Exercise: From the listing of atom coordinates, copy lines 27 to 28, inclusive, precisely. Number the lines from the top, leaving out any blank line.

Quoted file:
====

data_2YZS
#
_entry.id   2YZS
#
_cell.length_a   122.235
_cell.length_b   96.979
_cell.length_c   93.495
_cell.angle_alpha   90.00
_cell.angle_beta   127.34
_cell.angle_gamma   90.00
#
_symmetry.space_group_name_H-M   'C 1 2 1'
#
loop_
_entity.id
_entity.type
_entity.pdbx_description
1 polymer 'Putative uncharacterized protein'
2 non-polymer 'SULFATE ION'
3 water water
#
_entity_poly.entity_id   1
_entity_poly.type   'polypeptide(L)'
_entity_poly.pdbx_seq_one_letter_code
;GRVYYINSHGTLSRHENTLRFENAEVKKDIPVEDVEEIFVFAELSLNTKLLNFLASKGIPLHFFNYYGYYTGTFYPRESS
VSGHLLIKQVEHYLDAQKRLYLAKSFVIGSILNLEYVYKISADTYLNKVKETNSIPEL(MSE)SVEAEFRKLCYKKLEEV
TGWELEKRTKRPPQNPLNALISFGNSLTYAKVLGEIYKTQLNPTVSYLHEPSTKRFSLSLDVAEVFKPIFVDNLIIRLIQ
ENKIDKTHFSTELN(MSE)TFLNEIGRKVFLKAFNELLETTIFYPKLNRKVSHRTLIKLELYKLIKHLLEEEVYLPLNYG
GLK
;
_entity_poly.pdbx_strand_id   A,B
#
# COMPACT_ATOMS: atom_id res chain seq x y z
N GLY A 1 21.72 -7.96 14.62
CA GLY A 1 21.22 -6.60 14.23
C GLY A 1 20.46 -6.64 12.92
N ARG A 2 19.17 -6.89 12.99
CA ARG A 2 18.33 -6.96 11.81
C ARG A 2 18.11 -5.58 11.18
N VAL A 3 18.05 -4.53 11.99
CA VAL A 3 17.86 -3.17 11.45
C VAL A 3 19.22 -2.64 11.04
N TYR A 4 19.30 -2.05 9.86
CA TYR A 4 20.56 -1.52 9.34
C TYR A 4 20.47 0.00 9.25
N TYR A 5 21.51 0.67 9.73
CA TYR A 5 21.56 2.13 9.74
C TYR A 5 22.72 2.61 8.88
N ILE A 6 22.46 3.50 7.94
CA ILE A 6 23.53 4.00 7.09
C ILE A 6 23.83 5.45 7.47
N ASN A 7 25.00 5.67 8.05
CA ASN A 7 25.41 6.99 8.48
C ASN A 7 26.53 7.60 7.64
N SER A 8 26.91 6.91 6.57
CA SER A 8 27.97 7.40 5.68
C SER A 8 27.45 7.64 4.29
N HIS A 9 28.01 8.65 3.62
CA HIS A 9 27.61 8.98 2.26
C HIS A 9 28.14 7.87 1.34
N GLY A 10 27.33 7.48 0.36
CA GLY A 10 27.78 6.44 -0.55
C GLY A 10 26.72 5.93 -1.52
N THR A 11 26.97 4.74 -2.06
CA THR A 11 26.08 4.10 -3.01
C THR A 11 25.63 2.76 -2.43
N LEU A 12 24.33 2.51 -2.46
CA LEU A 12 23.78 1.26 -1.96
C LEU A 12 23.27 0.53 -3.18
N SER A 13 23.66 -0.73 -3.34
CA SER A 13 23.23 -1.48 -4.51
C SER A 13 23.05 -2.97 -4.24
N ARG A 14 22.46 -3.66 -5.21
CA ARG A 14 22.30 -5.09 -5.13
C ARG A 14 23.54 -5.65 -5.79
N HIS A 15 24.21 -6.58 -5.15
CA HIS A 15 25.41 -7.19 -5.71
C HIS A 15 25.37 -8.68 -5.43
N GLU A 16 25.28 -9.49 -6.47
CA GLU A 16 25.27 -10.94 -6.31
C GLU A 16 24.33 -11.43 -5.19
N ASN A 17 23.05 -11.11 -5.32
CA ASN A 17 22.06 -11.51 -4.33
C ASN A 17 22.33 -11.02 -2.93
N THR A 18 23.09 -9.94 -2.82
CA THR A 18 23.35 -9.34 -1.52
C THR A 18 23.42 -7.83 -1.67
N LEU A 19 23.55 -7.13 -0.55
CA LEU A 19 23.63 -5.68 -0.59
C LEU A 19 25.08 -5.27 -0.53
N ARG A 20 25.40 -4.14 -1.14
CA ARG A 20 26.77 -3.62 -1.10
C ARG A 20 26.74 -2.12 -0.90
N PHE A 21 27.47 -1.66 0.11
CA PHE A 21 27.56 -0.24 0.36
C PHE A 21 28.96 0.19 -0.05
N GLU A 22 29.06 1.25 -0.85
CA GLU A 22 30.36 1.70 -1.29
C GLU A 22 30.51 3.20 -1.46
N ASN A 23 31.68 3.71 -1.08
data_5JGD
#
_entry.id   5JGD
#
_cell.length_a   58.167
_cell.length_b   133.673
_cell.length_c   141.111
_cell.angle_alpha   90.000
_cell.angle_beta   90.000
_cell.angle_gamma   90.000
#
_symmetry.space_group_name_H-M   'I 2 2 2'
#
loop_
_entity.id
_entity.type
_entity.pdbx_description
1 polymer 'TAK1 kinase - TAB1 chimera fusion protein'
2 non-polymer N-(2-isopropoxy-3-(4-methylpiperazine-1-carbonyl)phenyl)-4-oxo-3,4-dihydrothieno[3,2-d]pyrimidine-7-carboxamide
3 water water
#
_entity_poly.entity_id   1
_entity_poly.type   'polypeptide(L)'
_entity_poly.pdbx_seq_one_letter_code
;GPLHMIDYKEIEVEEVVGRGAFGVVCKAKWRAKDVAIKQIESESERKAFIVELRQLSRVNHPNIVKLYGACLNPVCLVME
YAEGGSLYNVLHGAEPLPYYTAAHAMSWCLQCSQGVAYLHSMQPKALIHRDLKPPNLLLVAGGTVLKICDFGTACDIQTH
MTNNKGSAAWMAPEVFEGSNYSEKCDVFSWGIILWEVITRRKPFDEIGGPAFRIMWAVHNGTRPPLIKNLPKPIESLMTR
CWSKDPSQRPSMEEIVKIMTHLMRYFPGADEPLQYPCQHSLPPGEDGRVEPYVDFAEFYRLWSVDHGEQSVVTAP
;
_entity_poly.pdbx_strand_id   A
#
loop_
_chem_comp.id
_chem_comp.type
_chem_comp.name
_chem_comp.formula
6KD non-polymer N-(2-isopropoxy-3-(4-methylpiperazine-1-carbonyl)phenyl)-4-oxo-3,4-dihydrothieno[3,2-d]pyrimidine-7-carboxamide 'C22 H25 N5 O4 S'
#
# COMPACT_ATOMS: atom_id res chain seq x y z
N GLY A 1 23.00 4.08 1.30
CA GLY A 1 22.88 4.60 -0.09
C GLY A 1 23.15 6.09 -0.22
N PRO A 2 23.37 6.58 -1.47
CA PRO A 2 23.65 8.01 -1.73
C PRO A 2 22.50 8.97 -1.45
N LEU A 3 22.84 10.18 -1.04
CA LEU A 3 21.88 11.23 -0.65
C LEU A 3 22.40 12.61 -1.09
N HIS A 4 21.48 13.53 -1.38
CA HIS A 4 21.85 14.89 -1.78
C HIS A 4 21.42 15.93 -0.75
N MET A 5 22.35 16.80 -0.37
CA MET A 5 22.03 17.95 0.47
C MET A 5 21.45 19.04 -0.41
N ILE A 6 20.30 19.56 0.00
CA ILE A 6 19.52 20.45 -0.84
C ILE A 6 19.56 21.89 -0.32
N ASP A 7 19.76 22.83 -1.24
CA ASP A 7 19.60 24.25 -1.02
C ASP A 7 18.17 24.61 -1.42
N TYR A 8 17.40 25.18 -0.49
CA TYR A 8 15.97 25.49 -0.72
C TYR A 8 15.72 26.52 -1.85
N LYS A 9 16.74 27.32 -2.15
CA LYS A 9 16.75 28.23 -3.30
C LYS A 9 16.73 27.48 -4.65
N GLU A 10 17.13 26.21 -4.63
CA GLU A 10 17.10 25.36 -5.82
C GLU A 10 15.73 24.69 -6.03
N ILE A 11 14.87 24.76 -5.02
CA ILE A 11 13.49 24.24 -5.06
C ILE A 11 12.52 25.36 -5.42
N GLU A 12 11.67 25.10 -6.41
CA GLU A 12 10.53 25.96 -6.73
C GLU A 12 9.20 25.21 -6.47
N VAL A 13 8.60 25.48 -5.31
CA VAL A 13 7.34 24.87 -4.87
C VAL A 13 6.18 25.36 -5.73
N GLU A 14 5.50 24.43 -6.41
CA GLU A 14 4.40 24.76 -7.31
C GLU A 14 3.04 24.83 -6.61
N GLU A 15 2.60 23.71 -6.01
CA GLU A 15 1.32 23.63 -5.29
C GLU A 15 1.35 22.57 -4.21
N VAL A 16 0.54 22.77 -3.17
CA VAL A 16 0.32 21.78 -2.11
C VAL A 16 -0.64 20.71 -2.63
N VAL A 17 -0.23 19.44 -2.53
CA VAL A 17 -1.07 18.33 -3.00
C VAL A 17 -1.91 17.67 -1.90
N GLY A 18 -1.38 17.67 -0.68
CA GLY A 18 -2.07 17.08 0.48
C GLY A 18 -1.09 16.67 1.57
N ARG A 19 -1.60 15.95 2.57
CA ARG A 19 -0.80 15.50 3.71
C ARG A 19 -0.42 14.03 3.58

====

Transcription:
TGWELEKRTKRPPQNPLNALISFGNSLTYAKVLGEIYKTQLNPTVSYLHEPSTKRFSLSLDVAEVFKPIFVDNLIIRLIQ
ENKIDKTHFSTELN(MSE)TFLNEIGRKVFLKAFNELLETTIFYPKLNRKVSHRTLIKLELYKLIKHLLEEEVYLPLNYG